Chrysemys picta 

Scope: Global
Language: English

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Taxonomy [top]

Kingdom Phylum Class Order Family
Animalia Chordata Reptilia Testudines Emydidae

Scientific Name: Chrysemys picta (Schneider, 1783)
Common Name(s):
English Painted Turtle
Chrysemys dorsalis Agassiz, 1857
Chrysemys marginata Agassiz, 1857
Chrysemys treleasei Hurter, 1911
Emys bellii Gray, 1830
Emys oregoniensis Harlan, 1837
Testudo picta Schneider, 1783
Taxonomic Notes: Chrysemys picta is traditionally considered to include four subspecies: C. p. picta (Schneider, 1783), C. p. bellii (Gray, 1831), C. p. dorsalis Agassiz, 1857, and C. p. marginata Agassiz, 1857. Starkey et al. (2003) argued that dorsalis is genetically distinct enough to warrant elevation to full species status, a position tentatively supported by the Turtle Taxonomy Working Group (TTWG) (2010), while the remaining taxa (picta, belli and marginata) show limited genetic variability and great variability within populations, such that averages are statistically different, but individual animals from the core of a subspecies' range often cannot be reliably attributed to that subspecies morphologically. The status of belli and marginata (vs. picta) remains subject to further research. For the present assessment, however, we retain the traditional arrangement of picta, bellii, dorsalis and marginata as subspecies of picta.

Assessment Information [top]

Red List Category & Criteria: Least Concern ver 3.1
Year Published: 2011
Date Assessed: 2010-08-01
Assessor(s): Van Dijk, P.P.
Reviewer(s): Horne, B.D., Mittermeier, R.A., Philippen, H.-D., Quinn, H.R., Rhodin, A.G.J., Shaffer, H.B. & Vogt, R.C
The Painted Turtle is one of the most widespread and abundant turtle species in the USA and Canada, and although there are some threats it is considered to be of Least Concern in terms of current extinction risk.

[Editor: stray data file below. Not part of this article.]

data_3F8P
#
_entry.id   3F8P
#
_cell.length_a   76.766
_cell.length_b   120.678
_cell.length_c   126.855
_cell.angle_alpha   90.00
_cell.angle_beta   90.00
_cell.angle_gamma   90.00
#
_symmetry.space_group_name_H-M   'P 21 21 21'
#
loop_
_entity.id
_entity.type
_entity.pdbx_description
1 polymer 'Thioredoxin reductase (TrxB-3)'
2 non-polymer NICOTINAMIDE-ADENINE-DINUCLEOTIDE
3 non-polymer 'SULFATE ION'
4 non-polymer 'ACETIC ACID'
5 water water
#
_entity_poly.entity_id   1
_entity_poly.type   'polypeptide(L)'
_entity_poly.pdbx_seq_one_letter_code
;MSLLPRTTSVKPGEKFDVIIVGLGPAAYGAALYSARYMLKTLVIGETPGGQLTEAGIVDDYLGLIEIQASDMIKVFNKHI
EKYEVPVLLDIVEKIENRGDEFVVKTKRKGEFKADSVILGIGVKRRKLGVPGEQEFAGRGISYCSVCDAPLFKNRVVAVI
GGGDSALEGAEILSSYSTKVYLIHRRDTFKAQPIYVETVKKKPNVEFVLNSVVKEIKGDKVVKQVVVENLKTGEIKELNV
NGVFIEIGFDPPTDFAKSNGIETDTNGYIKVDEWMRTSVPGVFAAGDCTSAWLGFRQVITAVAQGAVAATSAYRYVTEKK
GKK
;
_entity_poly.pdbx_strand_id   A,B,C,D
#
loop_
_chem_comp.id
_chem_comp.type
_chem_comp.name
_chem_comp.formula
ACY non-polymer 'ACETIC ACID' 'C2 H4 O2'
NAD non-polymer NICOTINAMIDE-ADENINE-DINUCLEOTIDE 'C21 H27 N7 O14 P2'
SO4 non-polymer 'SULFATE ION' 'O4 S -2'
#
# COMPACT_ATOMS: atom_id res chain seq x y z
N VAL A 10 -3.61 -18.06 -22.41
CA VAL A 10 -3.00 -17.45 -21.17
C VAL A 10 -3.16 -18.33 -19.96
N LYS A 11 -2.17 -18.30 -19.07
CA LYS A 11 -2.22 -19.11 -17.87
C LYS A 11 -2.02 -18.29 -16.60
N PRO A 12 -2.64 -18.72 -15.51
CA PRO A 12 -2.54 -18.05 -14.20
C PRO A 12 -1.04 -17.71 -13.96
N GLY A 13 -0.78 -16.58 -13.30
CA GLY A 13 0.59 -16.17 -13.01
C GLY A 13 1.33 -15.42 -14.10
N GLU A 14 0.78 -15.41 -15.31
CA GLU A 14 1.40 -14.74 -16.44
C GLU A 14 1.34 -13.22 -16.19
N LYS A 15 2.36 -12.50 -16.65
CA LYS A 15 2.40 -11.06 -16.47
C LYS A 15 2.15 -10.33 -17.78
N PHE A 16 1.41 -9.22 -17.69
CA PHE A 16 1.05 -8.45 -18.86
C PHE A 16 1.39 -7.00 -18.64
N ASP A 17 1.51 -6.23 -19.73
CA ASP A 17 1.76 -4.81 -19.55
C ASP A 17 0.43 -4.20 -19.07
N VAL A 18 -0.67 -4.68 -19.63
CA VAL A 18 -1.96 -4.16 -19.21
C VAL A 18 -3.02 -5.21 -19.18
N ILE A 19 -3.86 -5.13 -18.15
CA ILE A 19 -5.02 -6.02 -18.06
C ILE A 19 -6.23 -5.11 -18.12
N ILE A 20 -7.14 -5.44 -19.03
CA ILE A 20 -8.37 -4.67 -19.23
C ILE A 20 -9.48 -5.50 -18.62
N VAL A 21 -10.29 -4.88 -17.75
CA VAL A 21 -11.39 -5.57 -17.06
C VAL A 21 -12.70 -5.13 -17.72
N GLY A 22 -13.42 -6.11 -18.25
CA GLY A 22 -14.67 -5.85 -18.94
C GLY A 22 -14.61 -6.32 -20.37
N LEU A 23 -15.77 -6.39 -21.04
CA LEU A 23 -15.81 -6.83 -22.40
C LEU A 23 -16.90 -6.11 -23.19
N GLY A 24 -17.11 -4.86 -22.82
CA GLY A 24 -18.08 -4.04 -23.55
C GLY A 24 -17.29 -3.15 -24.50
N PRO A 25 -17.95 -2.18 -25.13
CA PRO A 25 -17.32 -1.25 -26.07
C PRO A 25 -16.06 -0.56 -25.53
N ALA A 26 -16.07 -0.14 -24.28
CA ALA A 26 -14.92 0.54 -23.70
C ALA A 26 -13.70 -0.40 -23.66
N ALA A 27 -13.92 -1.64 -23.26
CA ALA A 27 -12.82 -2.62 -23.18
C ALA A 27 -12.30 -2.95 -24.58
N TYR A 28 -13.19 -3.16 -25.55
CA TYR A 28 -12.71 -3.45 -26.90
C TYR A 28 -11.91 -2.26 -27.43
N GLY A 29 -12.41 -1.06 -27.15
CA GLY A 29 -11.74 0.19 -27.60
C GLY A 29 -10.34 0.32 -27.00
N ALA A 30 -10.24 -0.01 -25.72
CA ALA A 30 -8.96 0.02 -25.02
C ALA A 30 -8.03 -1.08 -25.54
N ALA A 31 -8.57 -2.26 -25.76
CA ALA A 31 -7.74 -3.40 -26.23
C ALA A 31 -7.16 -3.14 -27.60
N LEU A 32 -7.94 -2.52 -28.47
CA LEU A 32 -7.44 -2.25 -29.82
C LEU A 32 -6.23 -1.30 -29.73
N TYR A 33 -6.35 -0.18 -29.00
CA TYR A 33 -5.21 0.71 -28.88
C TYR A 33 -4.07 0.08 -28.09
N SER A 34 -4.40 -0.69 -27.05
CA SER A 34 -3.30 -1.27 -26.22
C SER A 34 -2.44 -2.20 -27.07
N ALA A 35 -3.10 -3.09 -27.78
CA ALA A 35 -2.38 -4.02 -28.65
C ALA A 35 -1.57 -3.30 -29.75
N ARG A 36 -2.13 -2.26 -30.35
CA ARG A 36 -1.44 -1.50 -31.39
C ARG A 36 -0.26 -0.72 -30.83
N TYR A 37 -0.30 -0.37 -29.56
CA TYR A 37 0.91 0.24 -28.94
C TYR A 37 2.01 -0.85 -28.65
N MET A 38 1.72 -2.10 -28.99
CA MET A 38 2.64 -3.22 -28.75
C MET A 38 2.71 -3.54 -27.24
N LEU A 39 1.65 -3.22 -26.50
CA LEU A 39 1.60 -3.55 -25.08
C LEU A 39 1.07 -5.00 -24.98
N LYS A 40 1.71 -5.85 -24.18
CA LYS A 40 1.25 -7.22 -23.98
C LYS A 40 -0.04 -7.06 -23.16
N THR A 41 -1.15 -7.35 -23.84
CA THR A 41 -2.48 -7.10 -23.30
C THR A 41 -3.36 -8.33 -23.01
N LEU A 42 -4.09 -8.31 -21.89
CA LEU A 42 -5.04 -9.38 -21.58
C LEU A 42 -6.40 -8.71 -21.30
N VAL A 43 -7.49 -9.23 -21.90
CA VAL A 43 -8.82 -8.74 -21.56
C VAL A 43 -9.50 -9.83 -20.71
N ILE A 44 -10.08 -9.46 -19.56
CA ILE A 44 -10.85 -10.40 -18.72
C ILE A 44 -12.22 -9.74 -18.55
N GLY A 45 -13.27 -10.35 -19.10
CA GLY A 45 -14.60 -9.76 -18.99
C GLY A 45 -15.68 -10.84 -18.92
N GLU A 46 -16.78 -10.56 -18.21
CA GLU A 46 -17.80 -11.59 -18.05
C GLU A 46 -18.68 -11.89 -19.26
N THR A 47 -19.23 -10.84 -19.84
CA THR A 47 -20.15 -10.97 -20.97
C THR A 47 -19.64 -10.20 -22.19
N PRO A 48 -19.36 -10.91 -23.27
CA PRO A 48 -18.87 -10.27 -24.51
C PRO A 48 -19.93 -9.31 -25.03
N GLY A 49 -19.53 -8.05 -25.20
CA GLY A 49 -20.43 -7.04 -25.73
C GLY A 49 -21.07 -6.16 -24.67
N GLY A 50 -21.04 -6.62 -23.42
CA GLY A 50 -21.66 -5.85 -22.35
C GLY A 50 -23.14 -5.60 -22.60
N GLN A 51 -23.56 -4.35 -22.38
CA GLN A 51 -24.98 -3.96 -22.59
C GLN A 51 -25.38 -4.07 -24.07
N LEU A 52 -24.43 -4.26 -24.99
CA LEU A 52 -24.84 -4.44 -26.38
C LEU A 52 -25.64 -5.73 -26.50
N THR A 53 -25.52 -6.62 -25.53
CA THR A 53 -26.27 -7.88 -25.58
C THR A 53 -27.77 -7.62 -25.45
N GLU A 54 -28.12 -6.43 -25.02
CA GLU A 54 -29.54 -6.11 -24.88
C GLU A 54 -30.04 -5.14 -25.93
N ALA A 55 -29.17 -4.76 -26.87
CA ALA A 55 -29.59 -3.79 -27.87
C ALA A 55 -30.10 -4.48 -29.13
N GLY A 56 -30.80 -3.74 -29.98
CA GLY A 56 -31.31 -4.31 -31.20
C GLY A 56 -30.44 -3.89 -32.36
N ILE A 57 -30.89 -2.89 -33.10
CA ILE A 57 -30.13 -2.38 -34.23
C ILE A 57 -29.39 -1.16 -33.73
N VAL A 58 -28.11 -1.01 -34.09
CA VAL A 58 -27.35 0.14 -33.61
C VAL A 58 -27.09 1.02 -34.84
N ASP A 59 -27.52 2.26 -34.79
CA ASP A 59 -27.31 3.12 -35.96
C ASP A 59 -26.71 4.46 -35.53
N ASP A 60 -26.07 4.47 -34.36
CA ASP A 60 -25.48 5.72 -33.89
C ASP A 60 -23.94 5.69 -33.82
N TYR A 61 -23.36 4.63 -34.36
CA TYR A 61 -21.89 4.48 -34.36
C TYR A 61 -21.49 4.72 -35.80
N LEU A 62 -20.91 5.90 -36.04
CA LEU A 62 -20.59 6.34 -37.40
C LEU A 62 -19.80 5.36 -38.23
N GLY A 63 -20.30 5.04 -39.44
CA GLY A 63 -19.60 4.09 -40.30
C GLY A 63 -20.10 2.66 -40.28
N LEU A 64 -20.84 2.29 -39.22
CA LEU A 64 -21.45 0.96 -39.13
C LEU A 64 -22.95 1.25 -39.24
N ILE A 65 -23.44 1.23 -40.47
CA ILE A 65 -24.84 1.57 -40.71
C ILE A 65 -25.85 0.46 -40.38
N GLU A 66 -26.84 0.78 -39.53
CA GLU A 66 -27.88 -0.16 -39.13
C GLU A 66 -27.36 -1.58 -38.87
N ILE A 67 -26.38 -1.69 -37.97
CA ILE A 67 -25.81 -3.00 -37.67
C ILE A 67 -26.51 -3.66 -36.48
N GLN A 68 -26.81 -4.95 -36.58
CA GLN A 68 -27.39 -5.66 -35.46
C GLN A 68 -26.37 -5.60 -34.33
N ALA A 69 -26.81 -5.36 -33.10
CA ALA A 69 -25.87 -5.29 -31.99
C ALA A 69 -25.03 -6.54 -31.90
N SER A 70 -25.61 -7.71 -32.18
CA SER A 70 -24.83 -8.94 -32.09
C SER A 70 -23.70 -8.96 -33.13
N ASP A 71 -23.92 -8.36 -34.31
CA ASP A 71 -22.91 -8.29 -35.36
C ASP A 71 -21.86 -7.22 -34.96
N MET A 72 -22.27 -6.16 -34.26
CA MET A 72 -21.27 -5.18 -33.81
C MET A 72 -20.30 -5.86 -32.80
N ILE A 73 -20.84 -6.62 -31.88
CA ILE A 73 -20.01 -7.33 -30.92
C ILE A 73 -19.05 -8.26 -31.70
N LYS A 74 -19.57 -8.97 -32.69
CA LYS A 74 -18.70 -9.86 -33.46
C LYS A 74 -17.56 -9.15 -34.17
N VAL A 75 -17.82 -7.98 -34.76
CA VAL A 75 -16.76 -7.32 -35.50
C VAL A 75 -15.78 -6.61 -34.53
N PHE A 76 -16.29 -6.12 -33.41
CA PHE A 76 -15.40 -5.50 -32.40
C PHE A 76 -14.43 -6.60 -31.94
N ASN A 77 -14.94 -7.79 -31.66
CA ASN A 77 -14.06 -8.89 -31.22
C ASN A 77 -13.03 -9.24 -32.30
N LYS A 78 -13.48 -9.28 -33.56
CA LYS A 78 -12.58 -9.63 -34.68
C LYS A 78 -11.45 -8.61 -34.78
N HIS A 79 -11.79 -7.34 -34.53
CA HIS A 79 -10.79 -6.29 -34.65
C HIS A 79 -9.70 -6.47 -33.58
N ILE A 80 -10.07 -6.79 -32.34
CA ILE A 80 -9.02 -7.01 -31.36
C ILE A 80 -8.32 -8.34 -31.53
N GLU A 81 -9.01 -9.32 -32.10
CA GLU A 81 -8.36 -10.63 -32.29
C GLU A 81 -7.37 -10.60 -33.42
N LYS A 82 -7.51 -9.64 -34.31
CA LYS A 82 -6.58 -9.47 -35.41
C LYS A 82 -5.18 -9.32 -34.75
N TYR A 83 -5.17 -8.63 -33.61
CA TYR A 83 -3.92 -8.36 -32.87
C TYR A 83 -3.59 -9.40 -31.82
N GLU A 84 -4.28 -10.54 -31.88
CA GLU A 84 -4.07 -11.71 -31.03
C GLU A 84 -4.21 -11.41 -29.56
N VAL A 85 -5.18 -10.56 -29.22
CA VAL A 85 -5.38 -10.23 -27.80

Previously published Red List assessments:

Geographic Range [top]

Range Description:Chrysemys picta inhabits Canada, the continental United States and northern Chihuahua, Mexico, from British Columbia to Nova Scotia to southern Georgia and the upper Colorado River system of Utah and Arizona (Iverson 1992).
  • C. p. picta: occupies mainly the Atlantic lowlands east of the Appalachian Mountains, from Nova Scotia to northern Georgia.
  • C. p. bellii: western areas from the Pacific coast through the upper Missouri basin to southwestern Ontario, Wisconsin and Missouri, as well as in the Upper Colorado system. Populations attributed to bellii inhabit the Rio Grande/Rio Bravo del Norte as it flows into Mexico, as well as the endorrheic basin(s) west of Ciudad Juarez, northern Chihuahua (Iverson, 1992).
  • C. p. dorsalis: restricted to the lower Mississippi basin from extreme southern Illinois and southeastern Missouri through Tennessee, Kentucky (?), Arkansas, Mississippi, Alabama to Louisiana and east Texas, USA (Iverson 1992, Starkey et al. 2003).
  • C. p. marginata: from southern Canada, New Hampshire and New York to Illinois and Tennessee, except the Atlantic coastal plain.
Countries occurrence:
Canada (Alberta, British Columbia, Manitoba, New Brunswick, Nova Scotia, Ontario, Québec, Saskatchewan); Mexico (Chihuahua); United States (Alabama, Arizona, Arkansas, California - Introduced, Colorado, Connecticut, Delaware, District of Columbia, Georgia, Idaho, Illinois, Indiana, Iowa, Kansas, Kentucky, Louisiana, Maine, Maryland, Massachusetts, Michigan, Minnesota, Mississippi, Missouri, Montana, Nebraska, New Hampshire, New Jersey, New Mexico, New York, North Carolina, North Dakota, Ohio, Oklahoma, Oregon, Pennsylvania, Rhode Island, South Carolina, South Dakota, Tennessee, Texas, Utah, Vermont, Virginia, Washington, West Virginia, Wisconsin, Wyoming)